Washington Real Estate Deeds

The use of real estate deeds in the state of Washington is authorized by RCW 64.04.010, which states that "every conveyance of real estate, or any interest therein, and every contract creating or evidencing any encumbrance upon real estate, shall be by deed." Furthermore, a real estate deed has to be in writing, signed by the grantor or other party bound by it, and acknowledged by the grantor before an officer who is authorized to take acknowledgments of deeds (RCW 64.04.020).

Individuals of legal age, as well as corporations, have the legal capacity to hold or acquire property in this state, which gives them the legal authority to convey the same to a grantee who in turn has legal authority to receive real property. In Washington State, an alien may hold and acquire land, any rights to land, or interest in land by purchase, devise, or descent; and can also convey, mortgage, and devise the same with the same effect as if the alien were a native citizen of the state of Washington or the United States (64.16.005). A conveyance of real estate or interest in real estate is facilitated through the use of a real estate deed, the commonly used forms of which in Washington are warranty deeds and quitclaim deeds. Property rights, as well as the owner's right to dispose of his or real property, are determined by the manner in which the property is held.

The grantor to the real estate deed is required to sign and have his or her signature acknowledged by a person authorized to take acknowledgments. When the acknowledgment is certified as required by law, the instrument may be recorded in the recording office in the county where the property is located (RCW 65.08.070). In Washington, county auditors are responsible for recording real property instruments. The officer taking acknowledgements shall certify the same by a certificate written on or attached to the real estate deed. If an instrument is acknowledged in a state other than Washington, it must be accompanied by an attached certificate from the clerk of a court of record from the county wherein the acknowledgement was taken, unless the out-of-state acknowledgment was taken before a commissioner appointed by the governor, before the clerk of a court of record, or before a notary public having a seal of office. (RCW 64.08.020). Aside from acknowledgements, real estate deeds must meet additional statutory requirements, as outlined in RCW 65.04.045, in order to be recorded.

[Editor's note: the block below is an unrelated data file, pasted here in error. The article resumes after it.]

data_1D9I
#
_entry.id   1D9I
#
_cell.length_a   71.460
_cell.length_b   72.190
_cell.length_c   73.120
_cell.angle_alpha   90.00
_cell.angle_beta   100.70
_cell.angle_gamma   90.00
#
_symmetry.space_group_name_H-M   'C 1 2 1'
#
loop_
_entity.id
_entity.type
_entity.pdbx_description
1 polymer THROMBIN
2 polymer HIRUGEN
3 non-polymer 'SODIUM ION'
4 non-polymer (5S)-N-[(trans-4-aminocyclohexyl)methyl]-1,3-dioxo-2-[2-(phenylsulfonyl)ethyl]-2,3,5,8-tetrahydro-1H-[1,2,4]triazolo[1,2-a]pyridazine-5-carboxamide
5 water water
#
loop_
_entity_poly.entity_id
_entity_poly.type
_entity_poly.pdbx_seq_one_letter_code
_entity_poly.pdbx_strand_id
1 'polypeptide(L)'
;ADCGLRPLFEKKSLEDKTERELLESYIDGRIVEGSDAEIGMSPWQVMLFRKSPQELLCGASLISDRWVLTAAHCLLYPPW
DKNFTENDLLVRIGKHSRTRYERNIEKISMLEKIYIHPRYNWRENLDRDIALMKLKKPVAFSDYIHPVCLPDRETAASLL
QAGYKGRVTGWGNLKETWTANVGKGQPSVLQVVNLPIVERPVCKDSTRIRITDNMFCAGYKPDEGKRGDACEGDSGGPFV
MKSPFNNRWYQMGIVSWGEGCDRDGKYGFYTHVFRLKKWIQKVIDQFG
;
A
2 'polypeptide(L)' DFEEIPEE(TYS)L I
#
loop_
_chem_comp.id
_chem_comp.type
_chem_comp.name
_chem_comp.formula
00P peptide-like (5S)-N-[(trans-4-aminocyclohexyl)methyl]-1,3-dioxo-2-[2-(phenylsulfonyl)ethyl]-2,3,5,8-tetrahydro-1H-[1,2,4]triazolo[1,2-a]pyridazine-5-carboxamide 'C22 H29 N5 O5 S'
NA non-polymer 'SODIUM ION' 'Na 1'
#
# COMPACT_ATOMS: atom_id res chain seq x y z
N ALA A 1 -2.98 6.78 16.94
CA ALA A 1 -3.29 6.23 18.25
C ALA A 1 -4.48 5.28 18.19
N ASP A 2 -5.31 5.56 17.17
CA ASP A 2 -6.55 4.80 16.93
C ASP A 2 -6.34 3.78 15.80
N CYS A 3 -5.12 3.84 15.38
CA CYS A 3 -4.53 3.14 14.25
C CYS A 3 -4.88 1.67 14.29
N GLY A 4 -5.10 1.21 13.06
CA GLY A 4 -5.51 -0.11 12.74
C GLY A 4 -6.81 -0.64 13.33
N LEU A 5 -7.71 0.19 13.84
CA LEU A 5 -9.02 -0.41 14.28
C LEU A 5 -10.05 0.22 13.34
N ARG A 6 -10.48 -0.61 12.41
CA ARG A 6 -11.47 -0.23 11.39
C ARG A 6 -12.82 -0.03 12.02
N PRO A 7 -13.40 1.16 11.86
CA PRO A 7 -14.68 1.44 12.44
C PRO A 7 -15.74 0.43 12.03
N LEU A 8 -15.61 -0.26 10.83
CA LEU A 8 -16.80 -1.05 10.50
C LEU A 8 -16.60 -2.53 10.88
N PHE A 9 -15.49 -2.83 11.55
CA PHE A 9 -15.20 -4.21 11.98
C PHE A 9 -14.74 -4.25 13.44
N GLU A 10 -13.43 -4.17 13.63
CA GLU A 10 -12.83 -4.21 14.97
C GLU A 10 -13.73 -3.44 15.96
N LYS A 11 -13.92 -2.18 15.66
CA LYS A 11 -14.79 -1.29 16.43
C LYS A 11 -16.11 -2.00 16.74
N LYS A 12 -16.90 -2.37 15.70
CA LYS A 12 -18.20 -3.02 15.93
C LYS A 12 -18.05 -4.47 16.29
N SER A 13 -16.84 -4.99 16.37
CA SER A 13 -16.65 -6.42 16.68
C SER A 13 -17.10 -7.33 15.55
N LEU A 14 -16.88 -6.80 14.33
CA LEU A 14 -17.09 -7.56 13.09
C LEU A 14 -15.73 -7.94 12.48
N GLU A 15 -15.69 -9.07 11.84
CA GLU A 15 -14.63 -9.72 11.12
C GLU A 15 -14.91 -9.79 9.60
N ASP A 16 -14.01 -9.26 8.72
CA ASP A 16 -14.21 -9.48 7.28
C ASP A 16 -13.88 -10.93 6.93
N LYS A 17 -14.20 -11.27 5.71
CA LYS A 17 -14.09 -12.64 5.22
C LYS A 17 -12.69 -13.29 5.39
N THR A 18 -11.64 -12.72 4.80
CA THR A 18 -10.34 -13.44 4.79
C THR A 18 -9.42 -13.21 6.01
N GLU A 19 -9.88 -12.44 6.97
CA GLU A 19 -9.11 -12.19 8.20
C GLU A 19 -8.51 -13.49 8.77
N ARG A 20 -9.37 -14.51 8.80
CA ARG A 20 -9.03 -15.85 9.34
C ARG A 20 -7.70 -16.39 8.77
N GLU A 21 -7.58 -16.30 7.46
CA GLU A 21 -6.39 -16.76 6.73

Every conveyance in Washington that is not recorded is void as against any subsequent purchaser or mortgagee in good faith and for a valuable consideration from the same vendor, of the same real property or any portion of it whose conveyance is first duly recorded. (RCW 65.08.070). Conveyances must be recorded in order to be valid against third parties. The order of recording determines the priority of instruments against subsequent purchasers of the same real property. Recording a document gives constructive notice of its contents.